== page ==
• 4 minutes Pompeo: Aramco Attacks Are An "Act Of War" By Iran
  • 7 minutes Who Really Benefits From The "Iran Attacked Saudi Arabia" Narrative?
  • 11 minutes Trump Will Win In 2020
  • 15 minutes Experts review Saudi damage photos. Say Said is need to do a lot of explaining.
  • 4 hours Let's shut down dissent like The Conversation in Australia
  • 10 mins Ethanol is the SAVIOR of the Oil Industry, Convenience Store Industry, Automotive Supply Chain Industry and Much More!
  • 8 hours One of the fire satellite pictures showed what look like the fire hit outside the main oil complex. Like it hit storage or pipeline facility. Not big deal.
  • 5 hours Saudi State-of-Art Defense System looking the wrong way. MBS must fire Defense Minister. Oh, MBS is Defense Minister. Forget about it.
  • 4 hours Ethanol, the Perfect Home Remedy for A Saudi Oil Fever
  • 7 hours Trump Accidentally Discusses Technology Used In The Border Wall
  • 15 hours Donald Trump Proposes Harnessing Liberal Tears To Provide Clean Energy
  • 22 hours Drone attacks cause fire at two Saudi Aramco facilities, blaze now under control
  • 14 hours Saudis Buying Oil From Iraq
  • 15 hours Saudis Confirm a Cruise Missile from Iranian Origin
  • 5 hours Hong Kong protesters appeal to Trump for support.
  • 1 day China Faces Economic Collapse
  • 1 day Democrats and Gun Views

Should You Try And Grab This Falling Knife?

rig

There is an old traders’ cliché that says that it is dangerous to attempt to catch a falling knife. Like most clichés there is an element of truth to that, but I can assure you that thousands of traders in thousands of dealing rooms around the world do that, or more accurately what looks like that, every day. They know that markets tend to overshoot and that there is good money to be made trading retracements, but they have rules for entry that increase their chances of finding the low and decrease their risk.

The most common of those is to wait until the knife, while it looks to be still falling, is actually bouncing around on the floor. That means waiting until whatever you are trading has shown signs of forming a bottom. With that in mind, take a look at the chart below for Petrobras (PBR).

(Click to enlarge)

I know it looks ugly at first glance but take a closer look at the last few candles. What you see there is a potential bottom forming, setting up the kind of trade I mentioned. The low of this move was reached on June 1st at $9.20, a level that was attempted again six days later, once again without breaking through. The low on that occasion was $9.22 and while that two cents may not seem important there are major implications to even a very slightly higher low on the second try at a level.

When traders see a major support forming it is often based on big commercial or fund orders at the level. Those that are working those orders cannot “front-run” them by buying for themselves just in front of the order level, but those that know they are there because they sold into them on the run down can, and in this case did, raising the low point by just a couple of cents. Of course, there are no guarantees to any trade, but as we approach $9.20 again after a bounce it certainly catches the eye. For those with a short-term outlook, just playing that technical read by buying at around $9.30 (the level as I write) with a stop just below the low, say around $9 and a target of a return to $10 would be a viable trade, but in this case, I prefer more of a swing-trade structure.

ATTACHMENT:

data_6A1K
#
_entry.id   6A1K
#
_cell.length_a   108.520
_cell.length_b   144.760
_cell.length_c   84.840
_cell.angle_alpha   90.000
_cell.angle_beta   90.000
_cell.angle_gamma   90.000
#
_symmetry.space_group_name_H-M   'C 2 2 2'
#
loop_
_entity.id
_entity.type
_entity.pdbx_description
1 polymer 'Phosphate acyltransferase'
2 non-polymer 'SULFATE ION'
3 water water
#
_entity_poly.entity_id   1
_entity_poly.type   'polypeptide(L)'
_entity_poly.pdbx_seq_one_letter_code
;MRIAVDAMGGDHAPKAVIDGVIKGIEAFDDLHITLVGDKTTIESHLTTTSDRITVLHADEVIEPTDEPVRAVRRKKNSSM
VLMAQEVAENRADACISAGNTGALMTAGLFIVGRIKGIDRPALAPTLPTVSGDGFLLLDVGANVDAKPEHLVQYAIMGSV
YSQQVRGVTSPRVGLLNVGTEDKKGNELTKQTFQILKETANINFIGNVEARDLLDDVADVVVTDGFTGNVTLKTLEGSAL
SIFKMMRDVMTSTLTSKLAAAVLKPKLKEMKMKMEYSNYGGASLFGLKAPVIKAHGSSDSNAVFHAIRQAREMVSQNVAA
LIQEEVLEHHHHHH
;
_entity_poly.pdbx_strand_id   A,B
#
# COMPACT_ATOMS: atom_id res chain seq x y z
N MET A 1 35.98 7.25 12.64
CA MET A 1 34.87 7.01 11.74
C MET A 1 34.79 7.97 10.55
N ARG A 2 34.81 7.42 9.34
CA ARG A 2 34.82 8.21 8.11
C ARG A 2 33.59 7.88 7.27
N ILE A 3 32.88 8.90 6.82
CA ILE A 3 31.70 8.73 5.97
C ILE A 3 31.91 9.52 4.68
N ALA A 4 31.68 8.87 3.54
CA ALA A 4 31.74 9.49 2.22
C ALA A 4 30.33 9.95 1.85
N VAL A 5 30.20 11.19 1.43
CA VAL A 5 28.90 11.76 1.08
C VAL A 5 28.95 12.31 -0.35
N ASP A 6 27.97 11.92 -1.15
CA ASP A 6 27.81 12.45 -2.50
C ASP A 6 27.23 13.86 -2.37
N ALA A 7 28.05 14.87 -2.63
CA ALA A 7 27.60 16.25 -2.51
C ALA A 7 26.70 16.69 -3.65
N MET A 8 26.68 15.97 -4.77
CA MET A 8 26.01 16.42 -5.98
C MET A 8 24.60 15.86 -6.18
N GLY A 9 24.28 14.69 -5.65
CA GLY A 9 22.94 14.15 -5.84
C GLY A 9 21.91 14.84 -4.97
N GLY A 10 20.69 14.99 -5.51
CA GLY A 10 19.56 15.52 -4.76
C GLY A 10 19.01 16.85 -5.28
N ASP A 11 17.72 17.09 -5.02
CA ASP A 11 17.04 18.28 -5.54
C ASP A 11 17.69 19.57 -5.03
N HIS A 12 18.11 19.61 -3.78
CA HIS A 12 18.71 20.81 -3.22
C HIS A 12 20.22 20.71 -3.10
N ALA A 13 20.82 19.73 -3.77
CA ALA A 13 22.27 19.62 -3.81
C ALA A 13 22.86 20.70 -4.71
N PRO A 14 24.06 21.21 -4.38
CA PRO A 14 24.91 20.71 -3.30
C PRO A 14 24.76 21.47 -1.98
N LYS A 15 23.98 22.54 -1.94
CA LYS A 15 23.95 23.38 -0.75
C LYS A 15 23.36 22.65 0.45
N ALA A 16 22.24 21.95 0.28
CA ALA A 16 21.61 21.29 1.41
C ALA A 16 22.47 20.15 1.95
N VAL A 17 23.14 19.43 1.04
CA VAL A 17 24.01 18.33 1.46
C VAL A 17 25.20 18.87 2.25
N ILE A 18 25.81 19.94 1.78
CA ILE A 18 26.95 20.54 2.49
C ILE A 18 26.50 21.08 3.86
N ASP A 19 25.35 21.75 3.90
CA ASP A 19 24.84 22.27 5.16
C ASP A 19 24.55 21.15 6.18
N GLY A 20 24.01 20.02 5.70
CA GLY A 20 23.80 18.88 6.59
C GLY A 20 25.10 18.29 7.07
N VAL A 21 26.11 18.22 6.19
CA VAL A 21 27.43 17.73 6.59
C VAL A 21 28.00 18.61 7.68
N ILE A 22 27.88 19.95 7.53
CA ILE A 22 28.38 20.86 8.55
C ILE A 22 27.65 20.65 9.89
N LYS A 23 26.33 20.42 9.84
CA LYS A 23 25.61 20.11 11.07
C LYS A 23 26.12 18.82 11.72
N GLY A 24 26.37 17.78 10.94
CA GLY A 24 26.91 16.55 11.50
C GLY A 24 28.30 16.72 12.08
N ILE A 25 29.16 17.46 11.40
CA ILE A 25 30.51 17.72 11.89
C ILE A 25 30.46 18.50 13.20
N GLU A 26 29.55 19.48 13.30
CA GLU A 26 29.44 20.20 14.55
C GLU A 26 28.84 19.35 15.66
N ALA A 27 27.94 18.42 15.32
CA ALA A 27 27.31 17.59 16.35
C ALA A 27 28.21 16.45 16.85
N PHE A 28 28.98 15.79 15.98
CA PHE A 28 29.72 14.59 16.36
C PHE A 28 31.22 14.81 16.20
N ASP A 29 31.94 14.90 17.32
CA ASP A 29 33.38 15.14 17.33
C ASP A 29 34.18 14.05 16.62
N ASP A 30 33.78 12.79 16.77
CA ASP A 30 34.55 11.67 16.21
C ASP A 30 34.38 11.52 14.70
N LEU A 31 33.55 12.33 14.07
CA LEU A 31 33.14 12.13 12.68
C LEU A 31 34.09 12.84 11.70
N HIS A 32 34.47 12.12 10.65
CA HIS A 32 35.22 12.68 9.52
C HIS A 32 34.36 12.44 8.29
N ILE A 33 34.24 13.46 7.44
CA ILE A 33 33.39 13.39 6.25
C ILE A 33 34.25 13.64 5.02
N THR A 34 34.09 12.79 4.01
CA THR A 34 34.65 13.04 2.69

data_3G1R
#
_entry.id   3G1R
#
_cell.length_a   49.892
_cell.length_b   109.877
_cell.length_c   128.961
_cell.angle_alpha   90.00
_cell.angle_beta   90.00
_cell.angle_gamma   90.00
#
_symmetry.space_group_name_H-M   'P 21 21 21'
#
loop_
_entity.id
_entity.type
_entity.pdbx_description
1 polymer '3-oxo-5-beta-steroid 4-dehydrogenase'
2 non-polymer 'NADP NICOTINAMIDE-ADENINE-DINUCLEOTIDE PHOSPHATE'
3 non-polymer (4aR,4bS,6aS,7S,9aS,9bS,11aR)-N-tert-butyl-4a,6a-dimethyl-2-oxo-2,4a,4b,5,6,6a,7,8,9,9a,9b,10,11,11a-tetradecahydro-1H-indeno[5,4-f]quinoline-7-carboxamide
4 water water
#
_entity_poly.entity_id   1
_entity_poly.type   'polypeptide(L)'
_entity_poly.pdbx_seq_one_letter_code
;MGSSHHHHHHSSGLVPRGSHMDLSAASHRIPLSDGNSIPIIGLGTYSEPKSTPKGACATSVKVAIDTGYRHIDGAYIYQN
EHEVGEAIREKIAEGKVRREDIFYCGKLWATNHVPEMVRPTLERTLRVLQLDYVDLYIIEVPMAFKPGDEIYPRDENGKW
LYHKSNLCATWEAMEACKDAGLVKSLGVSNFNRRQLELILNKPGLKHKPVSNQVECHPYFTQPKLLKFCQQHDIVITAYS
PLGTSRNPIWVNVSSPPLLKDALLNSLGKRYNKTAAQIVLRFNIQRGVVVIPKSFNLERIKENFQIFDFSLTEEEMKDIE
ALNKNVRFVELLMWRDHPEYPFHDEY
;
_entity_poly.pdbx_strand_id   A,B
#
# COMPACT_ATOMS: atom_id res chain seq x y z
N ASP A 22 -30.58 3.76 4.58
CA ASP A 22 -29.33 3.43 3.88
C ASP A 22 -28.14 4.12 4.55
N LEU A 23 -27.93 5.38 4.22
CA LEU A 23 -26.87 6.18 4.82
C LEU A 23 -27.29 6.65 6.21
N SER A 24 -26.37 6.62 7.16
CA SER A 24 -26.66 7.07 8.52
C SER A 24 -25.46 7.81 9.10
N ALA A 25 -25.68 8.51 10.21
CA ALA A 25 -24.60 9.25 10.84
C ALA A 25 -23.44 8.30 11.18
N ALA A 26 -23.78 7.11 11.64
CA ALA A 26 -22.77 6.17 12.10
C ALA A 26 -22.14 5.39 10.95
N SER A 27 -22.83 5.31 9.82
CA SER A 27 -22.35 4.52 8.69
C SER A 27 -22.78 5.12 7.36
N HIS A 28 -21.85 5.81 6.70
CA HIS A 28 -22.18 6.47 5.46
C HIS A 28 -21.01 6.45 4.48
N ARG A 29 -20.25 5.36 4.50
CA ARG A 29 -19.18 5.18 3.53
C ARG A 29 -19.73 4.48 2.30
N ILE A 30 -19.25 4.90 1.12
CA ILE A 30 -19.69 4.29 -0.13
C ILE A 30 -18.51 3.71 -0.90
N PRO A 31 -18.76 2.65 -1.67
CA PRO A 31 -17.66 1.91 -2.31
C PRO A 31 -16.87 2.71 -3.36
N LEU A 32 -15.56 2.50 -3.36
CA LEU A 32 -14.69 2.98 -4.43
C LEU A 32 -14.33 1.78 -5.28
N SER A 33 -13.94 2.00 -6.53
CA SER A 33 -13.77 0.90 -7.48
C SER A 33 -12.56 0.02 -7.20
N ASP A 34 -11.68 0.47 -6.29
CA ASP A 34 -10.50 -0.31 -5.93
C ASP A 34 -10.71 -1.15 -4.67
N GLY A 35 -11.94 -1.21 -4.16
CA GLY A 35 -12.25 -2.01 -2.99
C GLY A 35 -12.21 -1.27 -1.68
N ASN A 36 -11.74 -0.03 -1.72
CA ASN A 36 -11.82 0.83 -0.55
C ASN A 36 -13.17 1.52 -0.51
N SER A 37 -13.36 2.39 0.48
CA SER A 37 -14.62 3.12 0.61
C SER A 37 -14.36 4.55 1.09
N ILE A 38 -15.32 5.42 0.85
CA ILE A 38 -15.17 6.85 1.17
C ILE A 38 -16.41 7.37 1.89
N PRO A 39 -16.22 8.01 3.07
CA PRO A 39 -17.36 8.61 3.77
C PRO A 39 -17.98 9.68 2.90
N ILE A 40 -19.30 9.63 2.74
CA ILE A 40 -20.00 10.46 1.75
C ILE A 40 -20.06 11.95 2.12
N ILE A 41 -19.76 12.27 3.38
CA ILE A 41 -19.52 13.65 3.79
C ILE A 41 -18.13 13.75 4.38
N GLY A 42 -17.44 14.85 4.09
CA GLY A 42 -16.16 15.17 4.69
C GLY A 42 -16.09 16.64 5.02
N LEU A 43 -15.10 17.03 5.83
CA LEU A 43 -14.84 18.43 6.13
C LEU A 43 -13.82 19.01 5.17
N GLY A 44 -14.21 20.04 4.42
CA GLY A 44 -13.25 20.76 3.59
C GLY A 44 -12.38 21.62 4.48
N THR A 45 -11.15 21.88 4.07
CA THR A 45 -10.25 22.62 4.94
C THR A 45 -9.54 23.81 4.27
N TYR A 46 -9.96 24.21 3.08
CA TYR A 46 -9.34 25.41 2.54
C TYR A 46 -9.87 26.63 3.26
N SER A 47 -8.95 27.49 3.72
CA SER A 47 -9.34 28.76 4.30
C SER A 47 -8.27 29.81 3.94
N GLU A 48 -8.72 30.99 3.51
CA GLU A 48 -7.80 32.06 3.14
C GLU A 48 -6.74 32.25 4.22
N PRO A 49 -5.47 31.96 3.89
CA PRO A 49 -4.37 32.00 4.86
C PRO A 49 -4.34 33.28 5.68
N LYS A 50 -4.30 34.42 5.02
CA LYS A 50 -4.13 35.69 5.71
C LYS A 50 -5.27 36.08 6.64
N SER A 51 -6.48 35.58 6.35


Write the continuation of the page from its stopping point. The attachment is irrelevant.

Obviously the PBR chart wouldn’t look like it does without some fundamental reason, and there are plenty of those. In fact, you could say that there are too many. The stock has come up against a perfect storm of bad news over the last few weeks. PBR is the Brazilian state oil company and many of its past problems have come from political control. There has been an ongoing corruption scandal, but in the market’s eyes that has been more than offset by the resulting pledge of the government that it would stop interfering in PBR’s pricing and other decisions.

Or at least it was until May 23rd, when that pledge was broken. Oil’s climb led to high diesel prices in Brazil that prompted strikes and disruption by truckers. PBR cut diesel prices in response, and while CEO Pedro Parente insisted at the time that that was not a political decision, analysts stateside felt that it looked, walked and talked too much like a duck to be anything else. Those suspicions were effectively confirmed when Parente resigned a week later.

In addition, oil was coming off its highs at that time and the dollar, after a slow sustained decline, had turned tail and was appreciating, not to mention that the corruption scandal that has dogged PBR for years just refused to go away. All in all, they was being hit with bad news from every side, so the massive drop was easily explained.

At some point, though, there are no more shoes to drop. After such rapid-fire bad news that is likely the case here. If so, then a substantial recovery over the next couple of months is likely. To give room for that to play out though you do not want your stop loss too close to that $9 level. There is always the chance of a false break that would squeeze you out, so a stop-loss at around $8.30 would be preferred. As to a target, I would be initially looking for a break back above $10, but rather than get out there I would use it as an opportunity to move the stop up to a level that represented a profit, then see how high we could go.

There are reasons, both technical and fundamental, to believe that the worst may be over for PBR, so grabbing this particular falling knife on the bounce looks worth the risk.




Oilprice - The No. 1 Source for Oil & Energy News
Download on the App Store Get it on Google Play